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Social Justice

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December 2018

 

Themba lami: My hope
Cynthia Eaton

 

  ZimKids Skype session between Eastern students and ZimKids orphans
 
SCCC Eastern students engaged in a lively Q&A Skype session with orphans in Zimbabwe on November 14 as part of an FA/student collaboration to increase awareness of social justice issues. (photo by Cynthia Eaton)
   

I am surrounded by people who feel that politics in our country is getting bad. Real bad. They express frustration and disappointment, despair and depression, anger and rage. They believe that the current political system is really at the worst it possibly could be and point to each political scandal du jour as evidence.

I know where they're coming from. But I also know that when life begins looking bleak, it can be valuable to take a wider perspective on one's situation.

The view from Zimbabwe

Consider the fact that on Transparency International's 2017 Corruption Perceptions Index, the most widely used measure of corruption worldwide, the United States ranked 16 out of 180 countries in perceived level of public sector corruption versus Zimbabwe, which was ranked 157 of 180 countries.

My friend Tinashe Basa can tell you all about the impact of corruption in Zimbabwe. As a native Zimbabwean and director of ZimKids Orphan Trust, he sees it all around him—and he's well aware of how much less corrupt the United States government is compared with most regions of the world. In Zimbabwe they cannot take any public service for granted: not the postal service, not healthcare or medicine, not personal safety, not support for anything close to gainful employment, etc.

It's largely because of governmental corruption that Tinashe came to the Eastern Campus on November 14 to educate our students and do a little fundraising for his worthy organization.

FA/ACE host ZimKids

Each year the FA teams up with a student club called Activist Coalition at Eastern (ACE) to host a visit by Tinashe and the founder of ZimKids Orphan Trust, Dennis Gaboury. The FA's social justice team, IDEA, believes it's critical for students to broaden their perspectives in terms of issues facing people across the globe.

Dennis Gaboury and Tinashe Basa of ZimKids  
Dennis Gaboury, left, is founder of ZimKids Orphan Trust, and Tinashe Basa, right, is the director of this educational center for orphans in Bulawayo, Zimbabwe—one of the poorest nations on Earth. (photo by Cynthia Eaton)
 
   

Thus, Dennis and Tinashe discuss their work in running an educational center in Bulawayo, Zimbabwe, for ophans that provides educational opportunities (tutoring, reading, computer training, early childhood education), skills training (welding, gardening, sewing, construction, carpentry), medical care, food, and recreation (sports plus chess, dance, choir, art, performing arts).

They also set up a Skype session so that our students can engage in a lively question-and-answer session with the children at ZimKids, which is always the highlight of Dennis and Tinashe's visit. This is ZimKids' fourth visit to SCCC; you can read previous articles about their visits here:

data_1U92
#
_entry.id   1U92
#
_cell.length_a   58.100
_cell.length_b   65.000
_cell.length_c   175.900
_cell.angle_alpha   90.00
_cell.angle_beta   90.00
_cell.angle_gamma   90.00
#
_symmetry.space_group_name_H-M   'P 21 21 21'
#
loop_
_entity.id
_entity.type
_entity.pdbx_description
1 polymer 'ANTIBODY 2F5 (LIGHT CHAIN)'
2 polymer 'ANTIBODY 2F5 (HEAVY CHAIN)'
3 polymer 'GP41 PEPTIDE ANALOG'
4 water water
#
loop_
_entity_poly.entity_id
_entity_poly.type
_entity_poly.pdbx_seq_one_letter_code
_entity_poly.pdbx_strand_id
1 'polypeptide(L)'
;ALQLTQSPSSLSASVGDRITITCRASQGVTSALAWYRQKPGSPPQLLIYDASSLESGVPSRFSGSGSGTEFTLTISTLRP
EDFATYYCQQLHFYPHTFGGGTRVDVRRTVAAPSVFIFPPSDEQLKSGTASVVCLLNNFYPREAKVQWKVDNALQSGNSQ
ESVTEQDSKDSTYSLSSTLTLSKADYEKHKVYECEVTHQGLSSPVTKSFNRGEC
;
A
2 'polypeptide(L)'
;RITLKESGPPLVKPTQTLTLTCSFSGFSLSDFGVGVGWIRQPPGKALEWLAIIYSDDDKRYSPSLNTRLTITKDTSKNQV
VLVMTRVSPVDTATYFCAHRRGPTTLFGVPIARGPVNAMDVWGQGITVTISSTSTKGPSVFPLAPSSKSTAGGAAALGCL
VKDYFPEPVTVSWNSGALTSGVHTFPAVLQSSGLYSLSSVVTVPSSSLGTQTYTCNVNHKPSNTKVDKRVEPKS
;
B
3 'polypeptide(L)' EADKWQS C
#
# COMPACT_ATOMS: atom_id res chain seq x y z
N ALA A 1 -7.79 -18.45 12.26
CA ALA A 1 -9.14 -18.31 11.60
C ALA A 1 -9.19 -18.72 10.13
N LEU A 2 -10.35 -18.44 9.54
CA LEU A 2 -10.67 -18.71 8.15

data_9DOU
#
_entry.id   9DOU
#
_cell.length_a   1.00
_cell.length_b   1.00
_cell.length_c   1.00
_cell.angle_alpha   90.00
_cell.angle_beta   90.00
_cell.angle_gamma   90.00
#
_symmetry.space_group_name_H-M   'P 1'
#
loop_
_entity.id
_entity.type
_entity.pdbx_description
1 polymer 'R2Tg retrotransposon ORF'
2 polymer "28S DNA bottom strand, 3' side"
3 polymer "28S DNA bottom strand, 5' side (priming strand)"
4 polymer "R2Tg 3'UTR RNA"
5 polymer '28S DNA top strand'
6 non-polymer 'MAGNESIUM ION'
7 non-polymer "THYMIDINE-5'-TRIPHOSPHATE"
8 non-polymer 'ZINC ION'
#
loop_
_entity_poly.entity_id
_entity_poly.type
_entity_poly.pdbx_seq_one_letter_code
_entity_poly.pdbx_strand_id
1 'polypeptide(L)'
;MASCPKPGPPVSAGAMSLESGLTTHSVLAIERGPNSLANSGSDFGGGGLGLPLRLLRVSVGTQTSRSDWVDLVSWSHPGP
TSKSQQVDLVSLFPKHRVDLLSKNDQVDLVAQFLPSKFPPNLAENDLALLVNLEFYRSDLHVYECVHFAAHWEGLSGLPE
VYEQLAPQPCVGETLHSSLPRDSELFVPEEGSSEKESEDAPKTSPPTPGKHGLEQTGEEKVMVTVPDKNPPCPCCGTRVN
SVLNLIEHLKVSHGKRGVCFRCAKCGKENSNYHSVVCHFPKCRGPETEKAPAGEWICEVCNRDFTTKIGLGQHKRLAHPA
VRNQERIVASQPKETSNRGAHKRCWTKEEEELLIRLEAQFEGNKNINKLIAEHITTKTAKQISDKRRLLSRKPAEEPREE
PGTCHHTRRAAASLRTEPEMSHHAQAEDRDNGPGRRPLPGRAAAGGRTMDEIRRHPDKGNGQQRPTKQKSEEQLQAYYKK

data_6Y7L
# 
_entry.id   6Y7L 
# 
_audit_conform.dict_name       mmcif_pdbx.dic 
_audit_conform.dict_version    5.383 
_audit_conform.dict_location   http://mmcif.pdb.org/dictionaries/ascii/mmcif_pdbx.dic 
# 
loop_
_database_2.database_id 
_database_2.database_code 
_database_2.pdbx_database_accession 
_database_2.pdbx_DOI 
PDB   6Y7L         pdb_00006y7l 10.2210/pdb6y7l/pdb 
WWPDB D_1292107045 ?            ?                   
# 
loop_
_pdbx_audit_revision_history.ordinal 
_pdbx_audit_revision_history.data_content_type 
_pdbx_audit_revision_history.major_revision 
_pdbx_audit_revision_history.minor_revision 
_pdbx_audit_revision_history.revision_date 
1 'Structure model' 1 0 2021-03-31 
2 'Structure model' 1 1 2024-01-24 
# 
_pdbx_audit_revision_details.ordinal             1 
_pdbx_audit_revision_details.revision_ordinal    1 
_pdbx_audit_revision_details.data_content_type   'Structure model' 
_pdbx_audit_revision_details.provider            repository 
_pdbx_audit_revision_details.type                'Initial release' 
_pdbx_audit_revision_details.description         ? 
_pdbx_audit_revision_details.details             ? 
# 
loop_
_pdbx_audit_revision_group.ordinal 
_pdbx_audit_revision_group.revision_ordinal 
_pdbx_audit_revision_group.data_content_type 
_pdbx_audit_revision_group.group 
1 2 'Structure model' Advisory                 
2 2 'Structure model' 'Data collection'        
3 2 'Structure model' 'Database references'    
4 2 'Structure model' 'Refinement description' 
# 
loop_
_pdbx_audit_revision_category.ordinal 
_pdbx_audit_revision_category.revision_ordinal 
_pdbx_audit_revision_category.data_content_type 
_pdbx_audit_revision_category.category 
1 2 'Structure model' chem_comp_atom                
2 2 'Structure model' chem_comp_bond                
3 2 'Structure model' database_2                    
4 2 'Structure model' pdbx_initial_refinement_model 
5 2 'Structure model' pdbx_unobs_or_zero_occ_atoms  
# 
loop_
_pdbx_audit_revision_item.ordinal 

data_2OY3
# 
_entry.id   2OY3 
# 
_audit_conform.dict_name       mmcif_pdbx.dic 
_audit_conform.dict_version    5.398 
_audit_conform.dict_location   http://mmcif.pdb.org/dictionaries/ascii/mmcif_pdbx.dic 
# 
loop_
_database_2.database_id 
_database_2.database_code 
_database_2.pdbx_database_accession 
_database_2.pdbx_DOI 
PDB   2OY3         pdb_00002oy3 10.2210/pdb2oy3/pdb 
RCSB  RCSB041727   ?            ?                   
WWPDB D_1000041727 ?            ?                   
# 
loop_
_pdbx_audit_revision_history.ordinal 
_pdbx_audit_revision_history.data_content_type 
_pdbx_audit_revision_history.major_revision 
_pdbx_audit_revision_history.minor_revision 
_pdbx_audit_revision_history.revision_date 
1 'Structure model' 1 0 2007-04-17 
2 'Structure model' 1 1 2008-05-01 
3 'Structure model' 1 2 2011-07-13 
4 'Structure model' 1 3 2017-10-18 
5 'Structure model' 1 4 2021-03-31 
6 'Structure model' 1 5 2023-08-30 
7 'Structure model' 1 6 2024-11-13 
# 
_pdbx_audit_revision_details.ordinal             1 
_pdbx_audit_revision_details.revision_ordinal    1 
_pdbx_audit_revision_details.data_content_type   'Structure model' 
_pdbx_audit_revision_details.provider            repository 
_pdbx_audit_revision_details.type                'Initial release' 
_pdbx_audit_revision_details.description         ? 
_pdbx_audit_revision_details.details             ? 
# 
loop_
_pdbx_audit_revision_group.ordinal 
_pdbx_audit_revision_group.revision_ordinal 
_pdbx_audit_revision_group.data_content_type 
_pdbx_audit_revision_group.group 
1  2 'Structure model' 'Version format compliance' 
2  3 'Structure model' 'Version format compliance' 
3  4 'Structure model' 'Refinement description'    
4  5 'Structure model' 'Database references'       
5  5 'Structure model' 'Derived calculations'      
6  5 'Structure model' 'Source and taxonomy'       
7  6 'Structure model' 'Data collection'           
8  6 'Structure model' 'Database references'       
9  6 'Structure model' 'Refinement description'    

One thing we learned this year is that there was no word for "orphan" until relatively recently in Zimbabwe because strong kinship ties meant that any children who lost one or both parents would have their grandparents, aunts and uncles or other relatives to care for them. With the HIV/AIDS epidemic ravaging sub-Saharan Africa since the 1980s, however, the word "orphan" has come into use.

Themba lami

We also learned themba lami. Translated as "my hope," Tinashe used the phrase as the title of his hot new single "Themba Lami" which is dedicated to all of the supporters of ZimKids Orphan trust and features many of the ZimKids in the video. The dedication reads

This song is dedicated to all of our ZimKids at Zimkids Orphan Trust and to everyone who supports us and works to give us a better place. You are our pillars of hope and strength. And may we all make the world a better place. This is for you.

It's another example of Tinashe's tenacity (read "The school dropout who built his own computer" in Zimbabwe's The Sunday News), as he taught himself how to play the guitar, how to sing and how to produce music on a laptop.

  Tinashe in SCCC tee shirt
 
Tinashe Basa mixes music at Tizzie Studios in Zimbabwe while sporting one of his favorite tees from SCCC! (photo courtesy Tinashe Basa)
   

The hope of ZimKids is not so different from the hope we have about the state of our government. While an increasing number of Americans (a clear majority) indicated that they felt worse about government corruption in 2017 compared with 2016, 74 per cent also said that they believe everyday individuals can make a difference in the fight against corruption, with voting being the most powerful means by which to do so.

So "my hope" is that more Americans who feel disaffected with the state of things in our government can not only keep a broader perspective in mind but also be like Tinashe and rely on individual and collective action to make things better.

Now, go listen to some upbeat, heartwarming music and follow/friend Tinashe on Instagram and Facebook. He loves to hear from SCCC faculty, staff and students. He'd love to visit the Grant and Ammerman Campuses again next year and, in the meantime, if you'd like to set up an individual Skype session between your students and ZimKids, let him know!

Such global connections and perspectives make us all more hopeful.